The Italian Supreme Court recently (and surprisingly) said that inventors must be named as co-defendants in revocation actions.
In 2010 I wrote a post concerning the requirement to name inventors as co-defendants in Italian revocation actions. I reported that the Court of Appeal of Milan had established a principle whereby named inventors had to be called in revocation actions and, if they were not, proceedings could not reach the stage of decision. This was based on the then in place provision of Article 122 (4) of the of Italian IP Code, according to which “Any action aimed at the revocation of an industrial property title shall be brought against all persons listed in the register as r [...]
By ruling of 21 February 2014, the Court of Turin decided a case between the US corporation Rovi and a number of Italian consumers electronics manufacturers. These had produced / imported set-top-boxes equipped with Electronic Programme Guides (EPG) that allegedly made use of the Rovi EPG patents, although without being covered by the Rovi licensing scheme. The Turin Court ruling is interesting as it tackles – one of the very few in the Italian case law – the issue of software patentability, reaching conclusions opposite to those of the UK courts in the Rovi versus Virgin Media saga.
The case had commenced with the filing by the Italian manufacturers of a nullity action against patents [...]
In the last instance, the Consiglio di Stato (the Italian supreme administrative court) established that Pfizer did commit abuse of a dominant position while it obtained and enforced in Italy its SPC protection over latanoprost. While the news was spread a few weeks ago already (the decision is dated 14 January 2014), the reasons of the decision have just been made available (they bear the date of 12 February 2014).
It is sufficient to recall that in September 2012, the Regional Administrative Court – in reversing t [...]
In my earlier posts (here and here) I reported and commented on the first two phases of the Italian Pfizer antitrust case, in which the Italian Antitrust Authority (IAA) accused Pfizer of having abused of a dominant position by judicially enforcing patent rights against generic latanoprost in the Italian Courts. A small but potentially meaningful development now has to be reported while the case is being heard in the last instance by the Supreme Administrative Court, after appeal by the IAA against the decision of the Regional Administrative Court.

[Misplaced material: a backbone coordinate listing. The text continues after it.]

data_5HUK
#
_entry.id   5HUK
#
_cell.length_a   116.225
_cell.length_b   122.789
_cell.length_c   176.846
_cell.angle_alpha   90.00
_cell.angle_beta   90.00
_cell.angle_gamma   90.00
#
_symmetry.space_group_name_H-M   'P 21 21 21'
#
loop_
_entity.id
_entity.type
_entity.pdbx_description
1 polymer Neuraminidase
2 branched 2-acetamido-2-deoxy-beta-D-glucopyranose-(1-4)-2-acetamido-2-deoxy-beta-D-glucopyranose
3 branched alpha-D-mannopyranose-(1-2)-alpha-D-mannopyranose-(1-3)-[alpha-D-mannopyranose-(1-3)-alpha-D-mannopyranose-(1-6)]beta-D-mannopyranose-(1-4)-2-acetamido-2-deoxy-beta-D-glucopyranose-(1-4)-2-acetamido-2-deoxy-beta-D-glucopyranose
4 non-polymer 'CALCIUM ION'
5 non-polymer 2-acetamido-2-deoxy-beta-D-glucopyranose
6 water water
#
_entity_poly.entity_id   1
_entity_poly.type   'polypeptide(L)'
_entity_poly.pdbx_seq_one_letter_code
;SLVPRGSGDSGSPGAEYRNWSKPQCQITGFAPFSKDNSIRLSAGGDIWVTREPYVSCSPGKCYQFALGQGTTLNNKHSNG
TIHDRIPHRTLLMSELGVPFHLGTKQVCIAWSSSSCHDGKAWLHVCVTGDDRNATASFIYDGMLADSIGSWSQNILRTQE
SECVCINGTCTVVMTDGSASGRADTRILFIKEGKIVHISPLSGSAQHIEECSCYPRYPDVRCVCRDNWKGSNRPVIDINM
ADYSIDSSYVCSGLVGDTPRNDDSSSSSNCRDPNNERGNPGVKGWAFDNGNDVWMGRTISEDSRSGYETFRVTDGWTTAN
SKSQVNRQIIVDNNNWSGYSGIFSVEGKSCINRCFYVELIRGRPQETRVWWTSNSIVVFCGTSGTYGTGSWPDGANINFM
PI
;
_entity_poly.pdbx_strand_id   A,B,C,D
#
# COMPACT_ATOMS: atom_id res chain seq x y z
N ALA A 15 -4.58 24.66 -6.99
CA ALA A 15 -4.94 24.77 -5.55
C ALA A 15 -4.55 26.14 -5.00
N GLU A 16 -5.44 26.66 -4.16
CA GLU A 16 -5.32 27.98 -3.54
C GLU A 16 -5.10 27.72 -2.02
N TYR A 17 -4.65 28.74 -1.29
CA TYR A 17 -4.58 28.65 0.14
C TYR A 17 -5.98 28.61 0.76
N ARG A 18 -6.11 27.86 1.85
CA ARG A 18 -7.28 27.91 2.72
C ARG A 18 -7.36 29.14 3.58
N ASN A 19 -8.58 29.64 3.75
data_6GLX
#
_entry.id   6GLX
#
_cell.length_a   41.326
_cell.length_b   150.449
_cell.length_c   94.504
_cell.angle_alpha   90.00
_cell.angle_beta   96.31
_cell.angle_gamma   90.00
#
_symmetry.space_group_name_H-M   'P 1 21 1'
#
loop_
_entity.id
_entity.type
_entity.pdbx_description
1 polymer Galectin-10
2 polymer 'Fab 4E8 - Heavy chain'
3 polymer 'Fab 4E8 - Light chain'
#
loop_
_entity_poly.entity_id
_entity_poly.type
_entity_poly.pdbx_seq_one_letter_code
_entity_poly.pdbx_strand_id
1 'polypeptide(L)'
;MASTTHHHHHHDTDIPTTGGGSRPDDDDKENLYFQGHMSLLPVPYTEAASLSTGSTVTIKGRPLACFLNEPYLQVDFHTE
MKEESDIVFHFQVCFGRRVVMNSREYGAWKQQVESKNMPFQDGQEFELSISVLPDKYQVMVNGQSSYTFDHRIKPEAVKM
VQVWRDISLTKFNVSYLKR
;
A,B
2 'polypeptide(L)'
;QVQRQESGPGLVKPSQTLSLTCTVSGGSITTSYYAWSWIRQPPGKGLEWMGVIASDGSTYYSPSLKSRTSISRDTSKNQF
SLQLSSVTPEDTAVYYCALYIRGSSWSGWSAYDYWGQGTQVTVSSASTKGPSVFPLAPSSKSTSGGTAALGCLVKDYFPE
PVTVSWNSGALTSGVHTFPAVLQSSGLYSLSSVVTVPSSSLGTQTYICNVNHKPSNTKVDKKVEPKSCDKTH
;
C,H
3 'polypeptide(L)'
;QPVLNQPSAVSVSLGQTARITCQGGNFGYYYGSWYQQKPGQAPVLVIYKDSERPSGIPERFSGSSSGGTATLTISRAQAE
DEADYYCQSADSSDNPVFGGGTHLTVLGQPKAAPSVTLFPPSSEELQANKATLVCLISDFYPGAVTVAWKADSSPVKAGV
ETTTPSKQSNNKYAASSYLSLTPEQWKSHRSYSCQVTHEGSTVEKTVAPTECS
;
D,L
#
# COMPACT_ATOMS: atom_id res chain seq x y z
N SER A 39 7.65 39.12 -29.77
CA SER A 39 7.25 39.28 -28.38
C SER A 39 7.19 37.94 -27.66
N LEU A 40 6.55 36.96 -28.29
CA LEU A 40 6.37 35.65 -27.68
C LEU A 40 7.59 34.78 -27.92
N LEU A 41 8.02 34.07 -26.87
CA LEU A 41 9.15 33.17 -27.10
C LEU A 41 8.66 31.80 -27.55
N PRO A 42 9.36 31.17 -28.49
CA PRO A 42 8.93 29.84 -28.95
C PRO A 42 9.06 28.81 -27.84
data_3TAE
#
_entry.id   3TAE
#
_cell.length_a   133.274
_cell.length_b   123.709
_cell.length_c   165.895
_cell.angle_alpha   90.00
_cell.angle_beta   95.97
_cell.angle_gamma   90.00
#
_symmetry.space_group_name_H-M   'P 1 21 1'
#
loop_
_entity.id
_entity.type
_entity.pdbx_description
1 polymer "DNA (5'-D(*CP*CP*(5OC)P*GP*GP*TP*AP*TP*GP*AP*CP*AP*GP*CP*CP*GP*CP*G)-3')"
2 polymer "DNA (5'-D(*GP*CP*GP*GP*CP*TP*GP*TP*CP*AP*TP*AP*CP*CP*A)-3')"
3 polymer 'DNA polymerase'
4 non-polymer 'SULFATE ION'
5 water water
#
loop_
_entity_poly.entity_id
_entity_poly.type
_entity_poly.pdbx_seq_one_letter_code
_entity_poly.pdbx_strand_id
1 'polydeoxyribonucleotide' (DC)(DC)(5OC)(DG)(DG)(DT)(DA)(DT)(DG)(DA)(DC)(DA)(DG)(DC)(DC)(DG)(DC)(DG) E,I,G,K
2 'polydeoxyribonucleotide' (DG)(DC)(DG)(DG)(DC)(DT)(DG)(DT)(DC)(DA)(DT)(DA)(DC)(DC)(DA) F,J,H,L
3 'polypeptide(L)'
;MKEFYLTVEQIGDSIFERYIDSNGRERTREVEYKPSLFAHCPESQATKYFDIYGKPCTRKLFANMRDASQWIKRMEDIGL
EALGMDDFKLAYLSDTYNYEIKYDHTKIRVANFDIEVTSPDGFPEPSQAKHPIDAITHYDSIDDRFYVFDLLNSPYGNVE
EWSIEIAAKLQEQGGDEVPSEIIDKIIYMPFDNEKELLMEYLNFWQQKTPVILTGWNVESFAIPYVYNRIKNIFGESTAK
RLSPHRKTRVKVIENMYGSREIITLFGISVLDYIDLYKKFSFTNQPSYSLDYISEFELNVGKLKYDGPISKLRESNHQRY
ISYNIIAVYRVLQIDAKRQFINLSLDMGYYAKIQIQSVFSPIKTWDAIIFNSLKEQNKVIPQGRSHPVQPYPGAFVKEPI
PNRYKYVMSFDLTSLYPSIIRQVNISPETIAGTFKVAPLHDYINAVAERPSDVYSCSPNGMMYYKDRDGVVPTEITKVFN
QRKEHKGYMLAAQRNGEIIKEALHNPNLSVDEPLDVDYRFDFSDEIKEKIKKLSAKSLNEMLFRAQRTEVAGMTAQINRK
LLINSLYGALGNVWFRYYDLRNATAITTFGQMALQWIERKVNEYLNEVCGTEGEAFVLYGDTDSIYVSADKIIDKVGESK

The story commenced in October 2010 and concerned the fact that Pfizer had obtained an SPC over latanoprost on the basis of the grant in 2009 of [...]
In an earlier post, I reported the news that a new piece of legislation (the so called “Balduzzi Decree”, Law No. 189/12 of 8 November 2012 confirming Law Decree 158/12 of 13 September 2012 – a consolidated version of the Decree is available here) introduced a rule which some have already labelled as “reimbursement price linkage”. In substance, according to Article 11 of the Balduzzi Decree, the Italian regulatory Authority will refrain from granting a reimbursable price to approved generic drugs when the reference product is still covered by a patent or SPC.
Last week, AIFA officially confirmed that it will apply such a rule, by issuing a communication to all pharmaceutical compan [...]
By decision of 21 February 2013, the Court of Turin clarified the test for prima facie case in search proceedings and the test for urgency in search proceedings and preliminary proceedings in general. In the case at issue, 4B-Four Bind had obtained an ex-parte search order aimed at inspecting post-print binding machines of competitor KGS, alleged to be infringing 4B’s patents. During the inter-partes hearing which took place after the execution of the search, KGS argued that the legal requirements of prima facie case and urgency had not been met and this gave the court the occasion to extensively clarify, also in general terms and not only by reference to the specific circumstances involve [...]